Healthy and happy at work: Creating a NFP workplace health program – Part one


In this four-part series, we look at The Heart Foundation’s ten point plan for preparing, planning and delivering an effective workplace health program. You can read part 2 here and part 3 here

With more than ten million Australians at work for eight or more hours a day and over seven million working or volunteering with NFPs, our workplaces are a vital arena for improving community health.

Areas of focus for workplace health programs can include nutrition, physical activity, smoking, mental health and stress management and we all know exercise is great to weight loss and the use of a juice cleanse is also great for this. Sometimes there is a crossover with workplace sustainability programs as well.

Eating smart, using vitamins like the ones you can check out the exipure official website and being active have similar effects on our health. These include: Reduce the risk of chronic diseases, such as diabetes, heart disease, high blood pressure, stroke, and some cancers and associated disabilities. Those who have been diagnosed with diabetes should learn more about the available sources of diabetes medicines and supplies.

Prevent weight gain and/or promote weight loss. For more on smart eating to keep a healthy nutrition, read how effective is intermittent fasting here.

Other benefits to organisations include increased productivity, reduced absenteeism, decreased WorkCover claims, higher staff morale and a positive workplace culture that attracts and keeps people in your organisation.

The good news is that the community sector has always looked after its people in recognition that it is often the non-salary benefits of NFPs that attract the best, brightest and the most passionate.

The level of support provided to staff is a vital part of this non-salary package, so what are you waiting for?

Where to start?

Success or failure in changing any organisation is often determined by the level of support from the CEO and senior managers. If they are championing your cause your chances are good. If not, you might do well to prepare for an uphill battle.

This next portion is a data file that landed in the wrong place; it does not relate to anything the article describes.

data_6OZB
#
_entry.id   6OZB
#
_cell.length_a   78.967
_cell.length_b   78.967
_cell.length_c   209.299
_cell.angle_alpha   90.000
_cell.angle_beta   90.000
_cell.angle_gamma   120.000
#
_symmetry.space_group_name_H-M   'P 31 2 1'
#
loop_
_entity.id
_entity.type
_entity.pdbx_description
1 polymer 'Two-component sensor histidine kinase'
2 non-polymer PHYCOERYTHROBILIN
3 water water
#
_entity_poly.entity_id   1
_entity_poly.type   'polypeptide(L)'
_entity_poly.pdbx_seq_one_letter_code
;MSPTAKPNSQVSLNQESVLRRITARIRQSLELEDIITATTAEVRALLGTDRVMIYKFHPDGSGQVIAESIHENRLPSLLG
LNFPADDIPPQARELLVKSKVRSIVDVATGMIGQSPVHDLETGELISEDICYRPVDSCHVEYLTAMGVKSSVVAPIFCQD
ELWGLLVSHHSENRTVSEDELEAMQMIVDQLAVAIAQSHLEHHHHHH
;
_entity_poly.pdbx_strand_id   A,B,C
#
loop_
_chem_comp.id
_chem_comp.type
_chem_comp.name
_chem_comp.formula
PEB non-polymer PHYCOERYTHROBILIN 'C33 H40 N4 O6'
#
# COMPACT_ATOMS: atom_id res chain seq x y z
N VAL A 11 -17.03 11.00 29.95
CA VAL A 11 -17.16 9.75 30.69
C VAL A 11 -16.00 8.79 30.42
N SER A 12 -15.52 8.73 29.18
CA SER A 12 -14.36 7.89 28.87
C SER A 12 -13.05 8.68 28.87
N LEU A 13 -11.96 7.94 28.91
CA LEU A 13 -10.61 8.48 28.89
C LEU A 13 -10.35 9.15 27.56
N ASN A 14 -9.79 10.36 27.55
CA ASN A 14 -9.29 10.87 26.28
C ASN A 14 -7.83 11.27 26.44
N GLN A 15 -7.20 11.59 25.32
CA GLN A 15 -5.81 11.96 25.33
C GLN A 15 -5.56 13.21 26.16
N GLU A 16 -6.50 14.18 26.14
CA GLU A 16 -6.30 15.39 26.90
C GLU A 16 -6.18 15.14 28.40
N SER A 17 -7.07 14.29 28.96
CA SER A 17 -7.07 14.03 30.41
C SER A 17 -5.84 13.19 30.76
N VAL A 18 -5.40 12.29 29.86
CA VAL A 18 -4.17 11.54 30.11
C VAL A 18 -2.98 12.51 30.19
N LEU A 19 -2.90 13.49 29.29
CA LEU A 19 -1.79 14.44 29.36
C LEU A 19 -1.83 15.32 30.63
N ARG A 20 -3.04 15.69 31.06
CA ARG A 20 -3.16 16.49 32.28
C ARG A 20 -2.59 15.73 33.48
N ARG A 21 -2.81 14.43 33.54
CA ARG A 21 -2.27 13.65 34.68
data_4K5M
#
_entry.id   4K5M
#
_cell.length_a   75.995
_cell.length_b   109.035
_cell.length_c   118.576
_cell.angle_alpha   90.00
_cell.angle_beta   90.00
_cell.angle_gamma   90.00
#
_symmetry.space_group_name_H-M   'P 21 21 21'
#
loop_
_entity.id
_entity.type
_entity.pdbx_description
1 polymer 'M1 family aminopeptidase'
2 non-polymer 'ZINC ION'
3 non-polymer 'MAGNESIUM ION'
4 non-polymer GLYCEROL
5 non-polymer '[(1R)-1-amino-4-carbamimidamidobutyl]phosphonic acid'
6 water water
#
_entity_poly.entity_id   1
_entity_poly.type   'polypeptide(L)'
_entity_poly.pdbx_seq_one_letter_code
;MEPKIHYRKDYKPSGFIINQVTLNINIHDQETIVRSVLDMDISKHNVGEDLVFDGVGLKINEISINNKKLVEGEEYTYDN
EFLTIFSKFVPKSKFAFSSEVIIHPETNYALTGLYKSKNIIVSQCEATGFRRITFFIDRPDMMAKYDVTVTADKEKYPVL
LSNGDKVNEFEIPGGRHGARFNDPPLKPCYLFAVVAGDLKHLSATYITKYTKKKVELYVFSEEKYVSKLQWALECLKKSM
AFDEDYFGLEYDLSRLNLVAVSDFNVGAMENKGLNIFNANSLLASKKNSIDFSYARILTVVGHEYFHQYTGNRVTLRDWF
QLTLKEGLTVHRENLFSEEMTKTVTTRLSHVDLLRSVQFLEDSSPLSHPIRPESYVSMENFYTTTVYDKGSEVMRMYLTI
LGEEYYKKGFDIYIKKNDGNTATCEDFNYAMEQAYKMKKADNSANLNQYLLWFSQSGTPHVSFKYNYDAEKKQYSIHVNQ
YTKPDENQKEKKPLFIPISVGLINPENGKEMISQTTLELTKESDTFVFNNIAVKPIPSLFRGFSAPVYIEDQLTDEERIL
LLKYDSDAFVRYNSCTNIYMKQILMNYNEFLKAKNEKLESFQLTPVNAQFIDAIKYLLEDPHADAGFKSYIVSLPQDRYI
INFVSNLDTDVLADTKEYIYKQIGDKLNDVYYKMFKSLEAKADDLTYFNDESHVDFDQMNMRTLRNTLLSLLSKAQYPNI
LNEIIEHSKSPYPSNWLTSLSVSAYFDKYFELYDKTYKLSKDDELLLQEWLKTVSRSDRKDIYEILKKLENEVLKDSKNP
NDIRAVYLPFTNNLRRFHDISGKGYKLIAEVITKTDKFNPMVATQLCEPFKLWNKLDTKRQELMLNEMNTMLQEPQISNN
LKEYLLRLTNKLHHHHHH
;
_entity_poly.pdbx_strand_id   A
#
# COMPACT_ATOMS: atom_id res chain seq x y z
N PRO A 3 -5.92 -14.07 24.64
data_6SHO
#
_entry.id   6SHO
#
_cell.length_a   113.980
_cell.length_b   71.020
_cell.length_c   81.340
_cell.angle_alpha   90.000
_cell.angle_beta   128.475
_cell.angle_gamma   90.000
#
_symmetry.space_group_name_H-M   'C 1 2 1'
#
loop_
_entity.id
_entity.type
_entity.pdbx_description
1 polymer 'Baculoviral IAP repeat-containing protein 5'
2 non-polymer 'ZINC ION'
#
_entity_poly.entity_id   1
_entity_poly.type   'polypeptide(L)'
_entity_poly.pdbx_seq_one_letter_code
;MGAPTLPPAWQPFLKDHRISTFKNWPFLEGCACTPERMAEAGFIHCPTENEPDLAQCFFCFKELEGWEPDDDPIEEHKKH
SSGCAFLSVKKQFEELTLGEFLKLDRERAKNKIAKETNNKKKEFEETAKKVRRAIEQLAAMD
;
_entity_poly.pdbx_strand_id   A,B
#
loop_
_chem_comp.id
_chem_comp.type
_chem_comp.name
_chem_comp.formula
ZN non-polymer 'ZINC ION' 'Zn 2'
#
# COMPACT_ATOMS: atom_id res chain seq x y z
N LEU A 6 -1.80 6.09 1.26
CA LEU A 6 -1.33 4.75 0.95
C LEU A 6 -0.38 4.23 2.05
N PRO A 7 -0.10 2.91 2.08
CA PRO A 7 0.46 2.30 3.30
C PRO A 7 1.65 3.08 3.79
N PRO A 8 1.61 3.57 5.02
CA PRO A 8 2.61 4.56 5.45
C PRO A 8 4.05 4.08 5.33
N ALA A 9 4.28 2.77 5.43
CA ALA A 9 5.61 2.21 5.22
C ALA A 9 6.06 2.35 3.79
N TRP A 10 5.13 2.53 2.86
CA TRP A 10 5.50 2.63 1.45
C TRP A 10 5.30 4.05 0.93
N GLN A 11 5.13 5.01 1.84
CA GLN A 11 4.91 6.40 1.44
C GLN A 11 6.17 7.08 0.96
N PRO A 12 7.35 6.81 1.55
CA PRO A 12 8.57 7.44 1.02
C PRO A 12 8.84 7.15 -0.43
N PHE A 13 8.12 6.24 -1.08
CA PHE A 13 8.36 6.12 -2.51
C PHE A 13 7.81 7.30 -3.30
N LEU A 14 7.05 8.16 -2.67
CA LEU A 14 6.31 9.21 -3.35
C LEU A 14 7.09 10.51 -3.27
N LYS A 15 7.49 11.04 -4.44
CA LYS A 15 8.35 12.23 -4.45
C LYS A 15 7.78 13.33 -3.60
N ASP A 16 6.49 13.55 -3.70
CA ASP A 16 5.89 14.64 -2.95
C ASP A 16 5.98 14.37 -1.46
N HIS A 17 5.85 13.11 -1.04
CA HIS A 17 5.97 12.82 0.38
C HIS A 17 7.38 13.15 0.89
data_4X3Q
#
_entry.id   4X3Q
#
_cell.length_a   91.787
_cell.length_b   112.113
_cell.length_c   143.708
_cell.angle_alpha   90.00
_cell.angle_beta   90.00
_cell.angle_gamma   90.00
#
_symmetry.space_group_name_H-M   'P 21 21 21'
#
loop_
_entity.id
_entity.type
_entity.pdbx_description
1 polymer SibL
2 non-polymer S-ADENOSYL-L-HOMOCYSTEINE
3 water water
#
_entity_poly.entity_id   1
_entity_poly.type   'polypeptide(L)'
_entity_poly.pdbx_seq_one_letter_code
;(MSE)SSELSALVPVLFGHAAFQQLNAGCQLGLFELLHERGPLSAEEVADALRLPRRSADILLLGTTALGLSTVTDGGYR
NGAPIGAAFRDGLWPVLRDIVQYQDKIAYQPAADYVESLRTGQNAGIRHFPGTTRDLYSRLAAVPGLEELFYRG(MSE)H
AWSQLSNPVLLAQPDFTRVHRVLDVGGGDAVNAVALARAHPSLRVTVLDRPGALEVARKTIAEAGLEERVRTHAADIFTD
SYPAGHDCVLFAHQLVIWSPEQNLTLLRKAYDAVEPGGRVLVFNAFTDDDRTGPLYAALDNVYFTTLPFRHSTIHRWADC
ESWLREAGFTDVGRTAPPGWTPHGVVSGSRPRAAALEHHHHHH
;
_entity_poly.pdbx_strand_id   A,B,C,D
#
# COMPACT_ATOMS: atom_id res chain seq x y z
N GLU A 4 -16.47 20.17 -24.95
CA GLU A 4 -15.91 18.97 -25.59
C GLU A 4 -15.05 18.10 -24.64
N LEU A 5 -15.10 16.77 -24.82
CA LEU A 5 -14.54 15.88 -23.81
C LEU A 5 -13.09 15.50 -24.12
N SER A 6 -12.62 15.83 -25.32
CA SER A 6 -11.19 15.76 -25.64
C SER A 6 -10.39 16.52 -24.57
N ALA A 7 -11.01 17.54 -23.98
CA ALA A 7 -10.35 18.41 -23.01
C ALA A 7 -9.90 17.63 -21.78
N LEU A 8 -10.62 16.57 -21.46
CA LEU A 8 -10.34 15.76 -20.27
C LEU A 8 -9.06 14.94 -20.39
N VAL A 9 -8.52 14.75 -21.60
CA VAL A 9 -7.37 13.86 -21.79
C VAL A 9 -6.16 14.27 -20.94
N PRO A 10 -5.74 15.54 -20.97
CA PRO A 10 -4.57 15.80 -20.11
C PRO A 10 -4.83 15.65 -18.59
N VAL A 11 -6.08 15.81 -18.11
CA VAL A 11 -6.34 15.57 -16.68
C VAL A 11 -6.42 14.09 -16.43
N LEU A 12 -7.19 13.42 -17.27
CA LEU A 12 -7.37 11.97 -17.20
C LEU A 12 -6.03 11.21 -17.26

The typical example is where HR or another management area proposes an initiative and gets the go-ahead, but not a sense of ownership from the management group. Without every level of your organisation promoting workplace health you will struggle to make any real difference to staff behaviour – which is the hardest thing to change.

To get this high level ownership, you need to make a compelling case for why a workplace health program is more than an exercise in warm fuzzies, persuading the decision makers that it will help your organisation better achieve its objectives and core work.

Ideally you will have both your leadership group on board and a member of the executive group owning the program and taking responsibility for its success.

When making the case, try to document some of the costs of not doing anything – particularly the hidden ones. Your HR team might be able to help document some of the costs of lost time from low staff retention, absenteeism and workplace injury claims filed by job injury lawyer Vegas.

Case studies are also great, particularly if they are from NFPs in your sector and you can report positive outcomes. Many NFPs are more than happy to share experiences and data to support good work in their sector. You’ll never know if you never ask!

Develop workplace health literacy

Again, a bit of ground work will make things easier down the track. Identify the most relevant workplace health areas for your organisation through a needs assessment.

Think about tools like staff focus groups or surveys and external workhealth checks, which may be available for nothing depending on which part of the country you’re in.

Key concepts include:

  • The key areas you’ll be targeting;
  • The health consequences of doing nothing for individuals and your organisation; and
  • The connections between certain behaviours in the workplace and positive outcomes in these areas.

Foster engagement and support from staff

Begin to create conversations about these areas and concepts with staff at all levels. Make the connections with OH&S, WorkCover, risk, sustainability and staff satisfaction.

Set aside some time in team meetings, site noticeboards/kitchens, use your staff newsletter, include some funny or light-hearted contributions and, most importantly, get staff putting in their ideas and suggestions – and use them if you can!

Keep it regular and claim space within your organisation for health. Make sure other things don’t push your health program off the agenda. It’s important to communicate why the program exists and how it is relevant to your organisation’s core work.

Once you’ve won the argument for why workplace health matters, designing and implementing your plan becomes a much easier proposition.

Next week: Creating your plan

More information: Read the full report, “Ten steps to implementing a workplace health program

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